A group of 17 law professors filed an amicus brief this week that supports a petition to rehear the anti-trust case involving an Idaho health system's purchase of the state's largest independent physician practice.
St. Luke's Health System in Boise late last month asked the U.S. Court of Appeals for the Ninth Circuit to rehear its case before a full panel of judges. In February, St. Luke's lost its first-round appeal before the Ninth Circuit, where a panel of three judges upheld a District Court ruling that St. Luke's violated antitrust laws when it purchased the Saltzer Medical Group of Nampa, a practice of 40 physicians, and ordered it to unwind the acquisition.
The case, the first to go on trial to challenge a health system acquisition of a physician practice since the passage of the Affordable Care Act, has national implications for physician referrals and competition in the marketplace.
St. Luke's argues that the acquisition improved patient outcomes and healthcare delivery in the area. However, the Federal Trade Commission, the Idaho attorney general and the system's competitors--St. Alphonsus Health System and Treasure Valley Hospital--claim that the merger gave St. Luke's an unfair and illegal marketplace advantage by dominating primary medical care in Canyon County. They also claimed it would drive up healthcare prices in the area.
The District Court and the Ninth Circuit rejected St. Luke's argument that anticipated post-merger efficiencies excused the potential anticompetitive price effects. In the most recent opinion, Judge Andrew D. Hurwitz wrote that it's not enough to say the merger would allow St. Luke's to better serve patients. The hospital system would have to prove that the acquisition wouldn't hurt competition.
But the amicus brief filed this week by law professors and the International Center for Law and Economics argues that the Ninth Circuit's position is "inconsistent with modern antitrust jurisprudence and economics, which treat improvements to consumer welfare as the very aim of competition and the antitrust laws."
"If permitted to stand," the brief states, "the panel's decision will signal to market participants that the efficiencies defense is essentially unavailable in the Ninth Circuit, especially if those efficiencies go towards improving quality. Companies contemplating a merger designed to make each party more efficient will be unable to rely on an efficiencies defense and will therefore abandon transactions that promote consumer welfare lest they fall victim to the sort of reasoning employed by the panel in this case."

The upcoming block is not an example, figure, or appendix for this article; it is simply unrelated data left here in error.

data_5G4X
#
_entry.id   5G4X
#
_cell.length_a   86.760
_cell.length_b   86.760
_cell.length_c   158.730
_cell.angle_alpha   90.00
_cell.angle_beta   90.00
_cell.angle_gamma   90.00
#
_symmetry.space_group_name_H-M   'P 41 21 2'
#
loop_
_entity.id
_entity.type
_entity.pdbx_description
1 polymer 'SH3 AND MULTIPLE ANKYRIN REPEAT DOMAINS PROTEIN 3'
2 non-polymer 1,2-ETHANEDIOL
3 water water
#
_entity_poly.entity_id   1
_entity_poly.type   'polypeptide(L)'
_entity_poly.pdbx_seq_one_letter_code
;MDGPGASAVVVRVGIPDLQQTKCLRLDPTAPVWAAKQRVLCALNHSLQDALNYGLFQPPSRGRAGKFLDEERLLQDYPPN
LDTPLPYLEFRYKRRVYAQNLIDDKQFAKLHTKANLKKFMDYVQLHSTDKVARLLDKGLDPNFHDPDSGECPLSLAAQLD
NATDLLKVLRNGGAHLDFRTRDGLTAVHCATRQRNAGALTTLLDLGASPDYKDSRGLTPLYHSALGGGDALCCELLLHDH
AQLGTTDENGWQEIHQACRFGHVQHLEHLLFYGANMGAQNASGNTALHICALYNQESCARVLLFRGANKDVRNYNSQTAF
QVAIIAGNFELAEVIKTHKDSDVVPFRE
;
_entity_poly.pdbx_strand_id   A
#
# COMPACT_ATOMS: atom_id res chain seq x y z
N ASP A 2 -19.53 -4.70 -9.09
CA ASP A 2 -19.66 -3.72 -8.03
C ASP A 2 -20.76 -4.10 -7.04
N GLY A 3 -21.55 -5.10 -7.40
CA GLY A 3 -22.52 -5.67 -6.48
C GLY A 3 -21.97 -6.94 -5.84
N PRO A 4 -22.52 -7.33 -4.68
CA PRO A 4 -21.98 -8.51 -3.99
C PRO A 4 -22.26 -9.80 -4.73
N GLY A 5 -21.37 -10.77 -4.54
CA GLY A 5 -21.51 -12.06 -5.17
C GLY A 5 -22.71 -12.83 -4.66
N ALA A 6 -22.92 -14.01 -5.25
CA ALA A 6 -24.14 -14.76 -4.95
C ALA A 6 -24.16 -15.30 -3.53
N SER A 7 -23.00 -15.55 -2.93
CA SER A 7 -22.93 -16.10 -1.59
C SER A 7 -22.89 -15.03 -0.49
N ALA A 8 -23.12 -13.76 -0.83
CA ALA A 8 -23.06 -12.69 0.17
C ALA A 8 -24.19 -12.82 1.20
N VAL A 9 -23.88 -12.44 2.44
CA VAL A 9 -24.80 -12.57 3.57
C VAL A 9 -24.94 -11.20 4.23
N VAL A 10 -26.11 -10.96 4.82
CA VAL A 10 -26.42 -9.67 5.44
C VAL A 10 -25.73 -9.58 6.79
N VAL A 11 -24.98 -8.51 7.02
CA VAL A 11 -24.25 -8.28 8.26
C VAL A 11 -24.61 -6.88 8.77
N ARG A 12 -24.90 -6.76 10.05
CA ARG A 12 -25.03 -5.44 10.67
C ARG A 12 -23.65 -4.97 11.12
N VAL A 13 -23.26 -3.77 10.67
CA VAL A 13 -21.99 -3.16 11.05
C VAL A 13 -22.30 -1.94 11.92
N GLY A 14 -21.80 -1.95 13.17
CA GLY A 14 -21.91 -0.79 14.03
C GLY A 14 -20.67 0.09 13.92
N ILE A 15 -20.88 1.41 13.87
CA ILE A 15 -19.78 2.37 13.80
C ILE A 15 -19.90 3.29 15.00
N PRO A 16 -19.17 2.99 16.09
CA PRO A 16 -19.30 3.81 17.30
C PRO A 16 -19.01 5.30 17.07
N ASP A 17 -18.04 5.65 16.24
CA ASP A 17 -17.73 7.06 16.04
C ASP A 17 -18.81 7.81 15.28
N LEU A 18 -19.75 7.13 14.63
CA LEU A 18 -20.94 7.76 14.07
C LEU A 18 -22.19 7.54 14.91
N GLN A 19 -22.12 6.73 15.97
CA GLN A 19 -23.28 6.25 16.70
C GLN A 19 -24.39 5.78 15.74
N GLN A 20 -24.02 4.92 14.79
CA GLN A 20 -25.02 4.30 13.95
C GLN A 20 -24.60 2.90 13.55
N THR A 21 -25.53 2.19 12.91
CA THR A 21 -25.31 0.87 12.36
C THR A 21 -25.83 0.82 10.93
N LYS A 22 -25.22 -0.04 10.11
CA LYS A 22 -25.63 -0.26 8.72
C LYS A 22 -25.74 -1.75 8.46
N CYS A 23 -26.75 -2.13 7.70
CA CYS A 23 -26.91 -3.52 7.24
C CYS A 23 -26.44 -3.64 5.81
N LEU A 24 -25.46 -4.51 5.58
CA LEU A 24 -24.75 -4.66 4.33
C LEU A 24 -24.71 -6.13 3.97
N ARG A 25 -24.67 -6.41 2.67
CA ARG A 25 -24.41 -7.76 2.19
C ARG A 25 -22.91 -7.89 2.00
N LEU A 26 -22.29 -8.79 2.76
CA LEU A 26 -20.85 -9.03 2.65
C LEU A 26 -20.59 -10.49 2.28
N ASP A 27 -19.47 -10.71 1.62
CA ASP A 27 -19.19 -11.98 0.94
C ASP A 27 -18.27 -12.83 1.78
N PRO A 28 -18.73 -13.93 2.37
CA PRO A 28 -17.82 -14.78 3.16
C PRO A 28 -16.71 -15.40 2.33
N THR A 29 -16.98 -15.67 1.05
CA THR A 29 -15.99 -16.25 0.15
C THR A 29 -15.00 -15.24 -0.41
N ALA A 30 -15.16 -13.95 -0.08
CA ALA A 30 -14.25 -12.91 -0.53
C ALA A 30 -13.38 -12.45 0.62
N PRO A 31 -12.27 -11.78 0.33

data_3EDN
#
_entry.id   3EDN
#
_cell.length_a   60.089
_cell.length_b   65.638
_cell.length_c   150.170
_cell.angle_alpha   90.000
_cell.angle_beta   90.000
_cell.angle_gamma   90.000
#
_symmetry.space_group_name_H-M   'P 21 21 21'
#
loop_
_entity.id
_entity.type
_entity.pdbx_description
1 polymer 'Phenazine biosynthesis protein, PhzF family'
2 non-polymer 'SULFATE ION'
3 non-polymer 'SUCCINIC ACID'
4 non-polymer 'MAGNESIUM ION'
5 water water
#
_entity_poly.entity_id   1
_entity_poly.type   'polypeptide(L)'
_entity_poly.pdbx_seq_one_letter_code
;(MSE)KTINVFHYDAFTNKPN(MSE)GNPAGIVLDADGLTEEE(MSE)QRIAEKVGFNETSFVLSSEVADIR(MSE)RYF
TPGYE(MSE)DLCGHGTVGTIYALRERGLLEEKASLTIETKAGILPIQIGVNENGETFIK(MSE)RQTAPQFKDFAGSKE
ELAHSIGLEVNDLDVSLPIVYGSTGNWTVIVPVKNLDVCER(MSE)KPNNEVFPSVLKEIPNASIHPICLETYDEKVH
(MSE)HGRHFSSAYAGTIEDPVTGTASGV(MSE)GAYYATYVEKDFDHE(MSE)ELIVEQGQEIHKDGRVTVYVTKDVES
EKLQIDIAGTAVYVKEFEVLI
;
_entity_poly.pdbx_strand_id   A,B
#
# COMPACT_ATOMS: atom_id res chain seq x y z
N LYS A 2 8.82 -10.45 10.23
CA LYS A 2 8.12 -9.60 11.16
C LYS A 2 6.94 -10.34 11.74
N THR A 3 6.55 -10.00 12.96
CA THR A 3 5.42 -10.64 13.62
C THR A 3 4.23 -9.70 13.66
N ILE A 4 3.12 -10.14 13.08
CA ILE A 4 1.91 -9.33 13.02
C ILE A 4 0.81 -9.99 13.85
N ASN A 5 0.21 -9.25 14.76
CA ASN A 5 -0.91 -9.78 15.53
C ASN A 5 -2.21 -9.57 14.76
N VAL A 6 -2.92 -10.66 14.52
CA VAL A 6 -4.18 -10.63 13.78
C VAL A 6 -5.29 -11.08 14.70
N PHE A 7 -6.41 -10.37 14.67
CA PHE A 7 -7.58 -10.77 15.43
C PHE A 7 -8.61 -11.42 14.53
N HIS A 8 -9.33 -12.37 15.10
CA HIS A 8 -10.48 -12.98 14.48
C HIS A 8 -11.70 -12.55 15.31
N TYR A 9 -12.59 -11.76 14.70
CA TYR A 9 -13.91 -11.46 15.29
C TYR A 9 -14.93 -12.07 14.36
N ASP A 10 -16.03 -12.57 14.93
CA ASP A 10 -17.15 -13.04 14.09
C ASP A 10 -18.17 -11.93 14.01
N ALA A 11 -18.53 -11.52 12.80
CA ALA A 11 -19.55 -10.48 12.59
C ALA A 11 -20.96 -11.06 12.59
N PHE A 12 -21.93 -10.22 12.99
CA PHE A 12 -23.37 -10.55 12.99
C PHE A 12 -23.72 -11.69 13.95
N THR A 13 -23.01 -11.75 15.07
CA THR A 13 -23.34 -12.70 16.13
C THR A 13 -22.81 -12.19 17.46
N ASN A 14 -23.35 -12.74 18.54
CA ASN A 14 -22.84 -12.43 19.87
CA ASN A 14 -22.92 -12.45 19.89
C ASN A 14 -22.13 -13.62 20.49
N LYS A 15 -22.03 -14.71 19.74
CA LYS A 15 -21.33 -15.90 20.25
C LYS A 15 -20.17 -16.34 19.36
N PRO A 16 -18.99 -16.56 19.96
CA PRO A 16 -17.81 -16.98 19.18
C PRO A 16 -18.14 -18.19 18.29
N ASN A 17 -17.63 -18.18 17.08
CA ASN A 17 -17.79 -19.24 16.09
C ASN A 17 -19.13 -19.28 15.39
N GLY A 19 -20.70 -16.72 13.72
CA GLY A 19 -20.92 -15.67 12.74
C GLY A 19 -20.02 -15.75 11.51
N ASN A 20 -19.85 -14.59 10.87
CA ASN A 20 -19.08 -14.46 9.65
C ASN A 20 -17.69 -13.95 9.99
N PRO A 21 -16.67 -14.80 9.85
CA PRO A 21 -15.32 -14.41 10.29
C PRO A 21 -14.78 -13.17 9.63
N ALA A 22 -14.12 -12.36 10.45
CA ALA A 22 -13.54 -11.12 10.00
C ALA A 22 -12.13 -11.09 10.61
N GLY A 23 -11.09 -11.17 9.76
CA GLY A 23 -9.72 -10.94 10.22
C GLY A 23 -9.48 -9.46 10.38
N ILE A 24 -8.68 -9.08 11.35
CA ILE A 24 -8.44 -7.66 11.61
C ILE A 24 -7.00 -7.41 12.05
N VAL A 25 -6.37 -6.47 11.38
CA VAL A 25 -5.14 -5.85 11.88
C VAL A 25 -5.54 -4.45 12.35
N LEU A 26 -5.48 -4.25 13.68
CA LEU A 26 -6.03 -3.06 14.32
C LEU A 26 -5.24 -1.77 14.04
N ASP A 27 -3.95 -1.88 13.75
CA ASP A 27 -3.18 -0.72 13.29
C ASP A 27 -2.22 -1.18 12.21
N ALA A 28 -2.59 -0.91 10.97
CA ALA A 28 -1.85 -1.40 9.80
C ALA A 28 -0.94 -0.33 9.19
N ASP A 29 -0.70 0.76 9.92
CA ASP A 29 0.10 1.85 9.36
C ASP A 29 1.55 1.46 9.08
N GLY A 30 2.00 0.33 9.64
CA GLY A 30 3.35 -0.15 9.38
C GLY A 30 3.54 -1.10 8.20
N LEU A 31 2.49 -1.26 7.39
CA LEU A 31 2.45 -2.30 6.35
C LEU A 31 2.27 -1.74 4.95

Furthermore, the brief states that the panel implied that only price effects can be cognizable efficiencies, noting that the District Court "did not find that the merger would increase competition or decrease prices." The professors claim that price divorced from product characteristics is irrelevant. The relevant concept is quality-adjusted price and "showing that a merger would result in higher product quality at the same price would certainly establish cognizable efficiencies."
Decision creates obstacles to the Triple Aim
The professors also wrote that the original decision creates an obstacle to healthcare innovation and the country's need for greater healthcare integration that takes a "Triple Aim" approach to improve the care experience and overall health of the population while reducing costs.
It is undisputed, they said, that through vertical integration, St. Luke's and Saltzer were able to improve healthcare within the Nampa region and move away from a fee-for-service model to one focused on population health.
"By creating a barrier to considering quality-enhancing efficiencies associated with better care, the approach taken by the panel will deter future provider realignment and create a 'chilling' effect on vital provider integration and collaboration," they wrote.
Furthermore, they said, if the panel's decision is upheld, providers will be less likely to engage in realignment aimed at improving care and lowering long-term costs. "As a result, both patients and payers will suffer in the form of higher costs and lower quality of care," the brief states. "This can't be--and isn't--the outcome to which appropriate antitrust law and policy aspires."
There's little chance statistically for St. Luke's to prevail at this point, according to the Idaho Statesman. Only 17 of 785 petitions for full-court reviews were heard in 2014, the newspaper said.
But David Balto, an antitrust attorney and former policy director for the Federal Trade Commission who filed the amicus brief on behalf of the professors, told FierceHealthcare in an exclusive interview Tuesday that the professors who wrote the brief are lumninaries that lawyers turn to when addressing anti-trust laws. They raise serious issues of national significance and there is a good chance the Ninth Circuit will agree to a full-court review.
"I think it wll resonate with the court," he said. "We are not talking about adding a better quality picture to a $6,0000 Apple wristwatch. We are talking about providing the level of care to save lives. To dismiss quality of care arguments is sort of stunning."
- read the amicus brief via the law office of David Balto (.pdf)
- here's the petition for rehearing filed by St. Luke's via the Idaho Statesman (.pdf)
- check out the Idaho Statesman article